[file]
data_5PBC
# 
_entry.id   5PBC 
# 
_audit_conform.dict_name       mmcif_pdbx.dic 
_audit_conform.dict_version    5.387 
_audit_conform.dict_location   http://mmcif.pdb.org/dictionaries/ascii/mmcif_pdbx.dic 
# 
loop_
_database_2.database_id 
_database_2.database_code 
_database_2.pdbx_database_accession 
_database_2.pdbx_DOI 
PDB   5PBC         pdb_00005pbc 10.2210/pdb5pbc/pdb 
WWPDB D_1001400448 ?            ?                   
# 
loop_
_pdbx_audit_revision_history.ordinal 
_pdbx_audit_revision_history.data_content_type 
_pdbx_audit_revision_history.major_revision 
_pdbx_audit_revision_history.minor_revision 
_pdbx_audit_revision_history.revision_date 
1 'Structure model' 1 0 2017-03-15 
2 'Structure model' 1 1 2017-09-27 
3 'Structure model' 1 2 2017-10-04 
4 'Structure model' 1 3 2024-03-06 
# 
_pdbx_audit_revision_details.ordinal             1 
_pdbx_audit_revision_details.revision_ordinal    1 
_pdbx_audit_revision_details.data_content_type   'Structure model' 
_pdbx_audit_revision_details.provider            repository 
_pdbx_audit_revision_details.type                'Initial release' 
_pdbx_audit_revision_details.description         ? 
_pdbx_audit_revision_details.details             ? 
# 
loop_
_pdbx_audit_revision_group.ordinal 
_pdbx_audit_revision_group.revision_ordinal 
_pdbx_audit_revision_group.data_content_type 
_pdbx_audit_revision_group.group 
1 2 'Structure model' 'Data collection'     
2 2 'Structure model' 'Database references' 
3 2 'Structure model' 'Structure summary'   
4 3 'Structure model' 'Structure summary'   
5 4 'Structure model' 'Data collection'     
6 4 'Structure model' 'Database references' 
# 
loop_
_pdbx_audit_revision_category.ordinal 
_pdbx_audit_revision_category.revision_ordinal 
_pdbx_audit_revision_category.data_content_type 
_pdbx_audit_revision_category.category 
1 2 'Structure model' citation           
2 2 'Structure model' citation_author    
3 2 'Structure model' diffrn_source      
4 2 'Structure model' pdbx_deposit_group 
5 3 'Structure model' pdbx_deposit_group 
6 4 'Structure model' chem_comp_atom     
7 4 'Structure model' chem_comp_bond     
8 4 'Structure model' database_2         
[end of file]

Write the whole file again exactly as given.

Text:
data_5PBC
# 
_entry.id   5PBC 
# 
_audit_conform.dict_name       mmcif_pdbx.dic 
_audit_conform.dict_version    5.387 
_audit_conform.dict_location   http://mmcif.pdb.org/dictionaries/ascii/mmcif_pdbx.dic 
# 
loop_
_database_2.database_id 
_database_2.database_code 
_database_2.pdbx_database_accession 
_database_2.pdbx_DOI 
PDB   5PBC         pdb_00005pbc 10.2210/pdb5pbc/pdb 
WWPDB D_1001400448 ?            ?                   
# 
loop_
_pdbx_audit_revision_history.ordinal 
_pdbx_audit_revision_history.data_content_type 
_pdbx_audit_revision_history.major_revision 
_pdbx_audit_revision_history.minor_revision 
_pdbx_audit_revision_history.revision_date 
1 'Structure model' 1 0 2017-03-15 
2 'Structure model' 1 1 2017-09-27 
3 'Structure model' 1 2 2017-10-04 
4 'Structure model' 1 3 2024-03-06 
# 
_pdbx_audit_revision_details.ordinal             1 
_pdbx_audit_revision_details.revision_ordinal    1 
_pdbx_audit_revision_details.data_content_type   'Structure model' 
_pdbx_audit_revision_details.provider            repository 
_pdbx_audit_revision_details.type                'Initial release' 
_pdbx_audit_revision_details.description         ? 
_pdbx_audit_revision_details.details             ? 
# 
loop_
_pdbx_audit_revision_group.ordinal 
_pdbx_audit_revision_group.revision_ordinal 
_pdbx_audit_revision_group.data_content_type 
_pdbx_audit_revision_group.group 
1 2 'Structure model' 'Data collection'     
2 2 'Structure model' 'Database references' 
3 2 'Structure model' 'Structure summary'   
4 3 'Structure model' 'Structure summary'   
5 4 'Structure model' 'Data collection'     
6 4 'Structure model' 'Database references' 
# 
loop_
_pdbx_audit_revision_category.ordinal 
_pdbx_audit_revision_category.revision_ordinal 
_pdbx_audit_revision_category.data_content_type 
_pdbx_audit_revision_category.category 
1 2 'Structure model' citation           
2 2 'Structure model' citation_author    
3 2 'Structure model' diffrn_source      
4 2 'Structure model' pdbx_deposit_group 
5 3 'Structure model' pdbx_deposit_group 
6 4 'Structure model' chem_comp_atom     
7 4 'Structure model' chem_comp_bond     
8 4 'Structure model' database_2         